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Mars Curiosity rover eats first spoon of dirt in 'promised land'

October 18, 2012|By Amina Khan | Los Angeles Times
  • Three "bite" marks left in the Martian ground by the scoop on the robotic arm of NASA's Mars rover Curiosity are visible in this image. Each of the marks is about 2 inches wide.
Three "bite" marks left in the Martian ground by the scoop on… (NASA / JPL-Caltech )

Scooping up intriguing Martian soil and casting away suspect batches, NASA's Mars Curiosity rover has finally shoved a tiny spoonful into its robot belly to analyze, scientists at Jet Propulsion Laboratory said Thursday.

The Mars Science Laboratory rover has arrived at Glenelg Intrigue – conceptually an area where three different types of terrain meet, said project scientist and Caltech geologist John Grotzinger. The information scientists glean about the rocks here will help them decide where to finally break out Curiosity’s drill, he explained.

“We consider ourselves now to be in sort of the promised land,” Grotzinger added. 

Now in its 72nd Martian day, or “sol,” roaming the Red Planet since its Aug. 5 landing in Gale Crater, the rover has spent more than a week scooping Martian soil from dunes at a spot called Rocknest. The rover would first use scoopfuls of Martian sand to clean out its sample system, removing any contaminants by sandblasting the interior.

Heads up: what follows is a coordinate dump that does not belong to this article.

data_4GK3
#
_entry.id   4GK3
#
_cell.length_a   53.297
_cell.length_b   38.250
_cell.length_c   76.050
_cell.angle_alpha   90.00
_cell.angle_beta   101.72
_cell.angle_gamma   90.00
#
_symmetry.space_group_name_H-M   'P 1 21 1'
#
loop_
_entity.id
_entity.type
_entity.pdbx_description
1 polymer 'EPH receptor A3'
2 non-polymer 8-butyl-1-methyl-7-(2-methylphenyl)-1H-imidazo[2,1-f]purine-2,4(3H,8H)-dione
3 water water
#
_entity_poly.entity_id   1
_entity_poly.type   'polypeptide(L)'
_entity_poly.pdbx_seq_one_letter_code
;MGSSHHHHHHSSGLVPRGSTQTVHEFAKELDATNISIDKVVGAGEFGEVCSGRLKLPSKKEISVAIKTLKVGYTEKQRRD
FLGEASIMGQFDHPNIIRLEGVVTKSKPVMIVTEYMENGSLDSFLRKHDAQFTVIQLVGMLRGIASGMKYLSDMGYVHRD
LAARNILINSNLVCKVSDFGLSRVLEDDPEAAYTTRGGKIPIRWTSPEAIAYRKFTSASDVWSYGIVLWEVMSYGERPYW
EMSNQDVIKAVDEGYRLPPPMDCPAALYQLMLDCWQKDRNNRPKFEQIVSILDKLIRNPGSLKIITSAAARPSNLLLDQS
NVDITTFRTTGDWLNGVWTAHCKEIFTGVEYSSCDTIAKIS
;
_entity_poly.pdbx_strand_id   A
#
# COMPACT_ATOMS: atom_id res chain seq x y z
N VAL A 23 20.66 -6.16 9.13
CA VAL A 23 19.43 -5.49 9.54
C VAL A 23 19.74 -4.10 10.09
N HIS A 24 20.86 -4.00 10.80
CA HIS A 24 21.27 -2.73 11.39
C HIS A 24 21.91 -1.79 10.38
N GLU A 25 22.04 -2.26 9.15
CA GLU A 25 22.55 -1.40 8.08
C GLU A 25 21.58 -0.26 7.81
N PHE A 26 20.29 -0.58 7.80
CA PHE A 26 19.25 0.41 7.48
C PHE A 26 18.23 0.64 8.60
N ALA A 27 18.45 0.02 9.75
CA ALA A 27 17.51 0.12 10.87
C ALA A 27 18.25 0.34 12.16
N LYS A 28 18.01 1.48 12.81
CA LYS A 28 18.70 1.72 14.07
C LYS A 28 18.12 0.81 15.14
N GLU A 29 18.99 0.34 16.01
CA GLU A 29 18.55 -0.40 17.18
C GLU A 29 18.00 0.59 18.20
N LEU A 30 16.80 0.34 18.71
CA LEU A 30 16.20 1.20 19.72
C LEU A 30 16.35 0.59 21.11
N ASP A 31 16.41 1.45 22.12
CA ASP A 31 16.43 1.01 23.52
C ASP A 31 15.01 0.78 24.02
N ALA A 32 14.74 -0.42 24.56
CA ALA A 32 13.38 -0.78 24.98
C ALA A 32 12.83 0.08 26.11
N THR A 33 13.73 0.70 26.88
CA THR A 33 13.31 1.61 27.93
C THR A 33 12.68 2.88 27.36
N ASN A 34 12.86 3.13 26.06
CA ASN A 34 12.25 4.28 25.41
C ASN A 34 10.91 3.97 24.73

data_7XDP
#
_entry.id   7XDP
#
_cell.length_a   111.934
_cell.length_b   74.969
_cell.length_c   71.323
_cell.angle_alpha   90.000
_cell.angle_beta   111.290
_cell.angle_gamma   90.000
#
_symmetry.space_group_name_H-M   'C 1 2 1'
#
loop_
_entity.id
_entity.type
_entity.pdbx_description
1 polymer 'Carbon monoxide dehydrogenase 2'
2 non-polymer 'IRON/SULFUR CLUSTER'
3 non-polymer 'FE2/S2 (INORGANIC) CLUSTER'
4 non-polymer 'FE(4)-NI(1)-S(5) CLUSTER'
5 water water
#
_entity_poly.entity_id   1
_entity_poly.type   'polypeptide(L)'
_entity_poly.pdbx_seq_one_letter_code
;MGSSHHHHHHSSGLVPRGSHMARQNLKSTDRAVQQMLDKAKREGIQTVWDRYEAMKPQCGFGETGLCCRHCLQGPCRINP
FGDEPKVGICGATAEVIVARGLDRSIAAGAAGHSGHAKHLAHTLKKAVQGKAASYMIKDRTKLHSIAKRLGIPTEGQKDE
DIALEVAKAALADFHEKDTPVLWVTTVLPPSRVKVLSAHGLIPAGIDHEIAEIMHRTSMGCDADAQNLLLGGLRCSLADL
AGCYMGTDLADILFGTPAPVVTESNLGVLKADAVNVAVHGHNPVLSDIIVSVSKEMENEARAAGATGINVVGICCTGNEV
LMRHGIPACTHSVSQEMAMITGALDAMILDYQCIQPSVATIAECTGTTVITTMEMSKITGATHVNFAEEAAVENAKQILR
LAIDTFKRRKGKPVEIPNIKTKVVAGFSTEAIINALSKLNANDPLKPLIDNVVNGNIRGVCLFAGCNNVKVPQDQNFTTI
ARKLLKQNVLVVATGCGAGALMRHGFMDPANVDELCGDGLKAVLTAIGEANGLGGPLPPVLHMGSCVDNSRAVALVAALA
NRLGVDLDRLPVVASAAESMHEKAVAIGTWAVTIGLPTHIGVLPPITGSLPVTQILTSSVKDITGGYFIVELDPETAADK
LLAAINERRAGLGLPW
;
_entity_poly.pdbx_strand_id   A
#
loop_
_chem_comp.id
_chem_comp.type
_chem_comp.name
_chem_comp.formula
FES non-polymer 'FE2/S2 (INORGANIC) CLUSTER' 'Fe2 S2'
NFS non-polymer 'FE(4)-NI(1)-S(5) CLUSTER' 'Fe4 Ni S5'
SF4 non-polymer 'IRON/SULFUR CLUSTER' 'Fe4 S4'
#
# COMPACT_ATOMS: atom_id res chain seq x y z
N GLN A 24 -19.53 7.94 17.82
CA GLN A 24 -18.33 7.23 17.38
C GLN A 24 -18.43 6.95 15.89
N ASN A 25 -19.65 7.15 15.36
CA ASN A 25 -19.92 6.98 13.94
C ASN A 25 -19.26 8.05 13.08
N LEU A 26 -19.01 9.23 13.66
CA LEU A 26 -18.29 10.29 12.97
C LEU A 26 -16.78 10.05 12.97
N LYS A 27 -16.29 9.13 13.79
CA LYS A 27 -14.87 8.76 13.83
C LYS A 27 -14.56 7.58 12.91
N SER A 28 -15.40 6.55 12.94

But scientists were stumped when they saw a pale object glinting in the soil in a hole made by the scoop on Oct. 12 – one that didn’t seem to belong. They dumped the sample, fearing that the strange thing might actually be Earth material that would contaminate the sample.

This wasn’t the first time the team had come across a suspected foreign object.  On Oct. 7, the team came across a strange, half-inch-long fragment that was determined to be debris from the spacecraft.

But after examining the grain, most of the team believes that the pale stuff they’re now seeing is indigenous to Mars, Grotzinger said.

Now with a fresh, problem-free sample delivered to the rover’s chemistry and mineralogy instrument, or CheMin, the Mars Science Laboratory rover will hit the soil sample with X-rays to determine its mineral structure. The sample just dumped into CheMin represents the fine-grained “dust” that’s thought to cover the Red Planet’s surface, scientists said.

“They are going to be able to analyze, finally, once and for all the mineral composition of … the stuff that swirls around the planet, and that’s why this is going to be such a cool measurement,” Grotzinger said.

They’ll also have a new target – the strange pale grains, originally a source of alarm – to analyze.  The Chemistry and Camera instrument, which can shoot a laser at rock, will be able to zap the tiny grains and analyze the vaporized minerals.

The rover’s ultimate goal is Mt. Sharp, a 3-mile-high mound in the middle of Gale Crater whose layers could reveal whether Mars was ever hospitable to life.

Follow me on Twitter @aminawrite.

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